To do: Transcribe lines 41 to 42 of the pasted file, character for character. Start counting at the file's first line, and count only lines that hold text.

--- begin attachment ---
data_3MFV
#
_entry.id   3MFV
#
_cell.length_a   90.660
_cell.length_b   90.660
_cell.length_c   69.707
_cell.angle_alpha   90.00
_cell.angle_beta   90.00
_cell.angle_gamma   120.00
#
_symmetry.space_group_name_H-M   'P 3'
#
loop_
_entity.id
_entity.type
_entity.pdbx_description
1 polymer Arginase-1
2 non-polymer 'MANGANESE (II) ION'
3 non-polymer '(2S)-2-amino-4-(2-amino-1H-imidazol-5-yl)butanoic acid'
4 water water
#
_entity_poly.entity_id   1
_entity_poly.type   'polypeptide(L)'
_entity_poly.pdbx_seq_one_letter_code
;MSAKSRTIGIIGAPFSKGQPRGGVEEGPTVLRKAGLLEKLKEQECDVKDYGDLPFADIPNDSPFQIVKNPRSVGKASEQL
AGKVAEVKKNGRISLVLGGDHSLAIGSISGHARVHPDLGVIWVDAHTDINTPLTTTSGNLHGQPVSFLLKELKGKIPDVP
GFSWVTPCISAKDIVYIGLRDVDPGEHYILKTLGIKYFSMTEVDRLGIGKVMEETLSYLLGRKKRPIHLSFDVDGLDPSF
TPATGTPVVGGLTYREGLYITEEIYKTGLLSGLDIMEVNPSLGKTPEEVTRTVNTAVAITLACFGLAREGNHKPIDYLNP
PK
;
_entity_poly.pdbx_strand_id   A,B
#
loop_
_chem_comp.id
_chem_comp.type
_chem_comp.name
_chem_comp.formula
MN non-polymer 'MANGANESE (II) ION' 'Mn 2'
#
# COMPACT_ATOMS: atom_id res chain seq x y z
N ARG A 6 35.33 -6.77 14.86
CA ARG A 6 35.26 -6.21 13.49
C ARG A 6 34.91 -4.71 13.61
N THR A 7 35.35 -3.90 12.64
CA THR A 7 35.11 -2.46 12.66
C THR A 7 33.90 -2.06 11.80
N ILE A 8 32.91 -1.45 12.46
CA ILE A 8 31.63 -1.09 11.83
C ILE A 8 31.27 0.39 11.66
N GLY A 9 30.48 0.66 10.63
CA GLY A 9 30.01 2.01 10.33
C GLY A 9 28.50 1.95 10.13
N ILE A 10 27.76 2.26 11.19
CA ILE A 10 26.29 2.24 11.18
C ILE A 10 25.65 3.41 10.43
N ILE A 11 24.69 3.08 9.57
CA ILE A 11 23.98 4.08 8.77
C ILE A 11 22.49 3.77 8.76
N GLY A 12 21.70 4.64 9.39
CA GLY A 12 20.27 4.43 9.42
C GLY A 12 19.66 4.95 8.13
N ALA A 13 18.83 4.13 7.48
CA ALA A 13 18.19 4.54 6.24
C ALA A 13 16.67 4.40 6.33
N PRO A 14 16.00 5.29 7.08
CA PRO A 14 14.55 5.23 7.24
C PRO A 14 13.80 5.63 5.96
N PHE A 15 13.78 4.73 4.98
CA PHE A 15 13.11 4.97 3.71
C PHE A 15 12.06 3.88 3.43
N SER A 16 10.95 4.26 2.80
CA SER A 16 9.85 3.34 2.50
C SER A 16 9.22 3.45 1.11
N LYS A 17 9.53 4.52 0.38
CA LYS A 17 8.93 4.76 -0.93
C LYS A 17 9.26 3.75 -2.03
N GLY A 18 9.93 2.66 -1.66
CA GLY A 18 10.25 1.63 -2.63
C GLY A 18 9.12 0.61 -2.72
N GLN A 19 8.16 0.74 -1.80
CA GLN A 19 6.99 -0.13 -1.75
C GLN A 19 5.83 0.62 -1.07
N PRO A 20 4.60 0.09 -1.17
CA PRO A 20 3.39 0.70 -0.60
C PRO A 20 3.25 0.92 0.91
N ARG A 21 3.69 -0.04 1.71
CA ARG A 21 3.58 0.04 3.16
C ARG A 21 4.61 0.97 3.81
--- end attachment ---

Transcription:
# COMPACT_ATOMS: atom_id res chain seq x y z
N ARG A 6 35.33 -6.77 14.86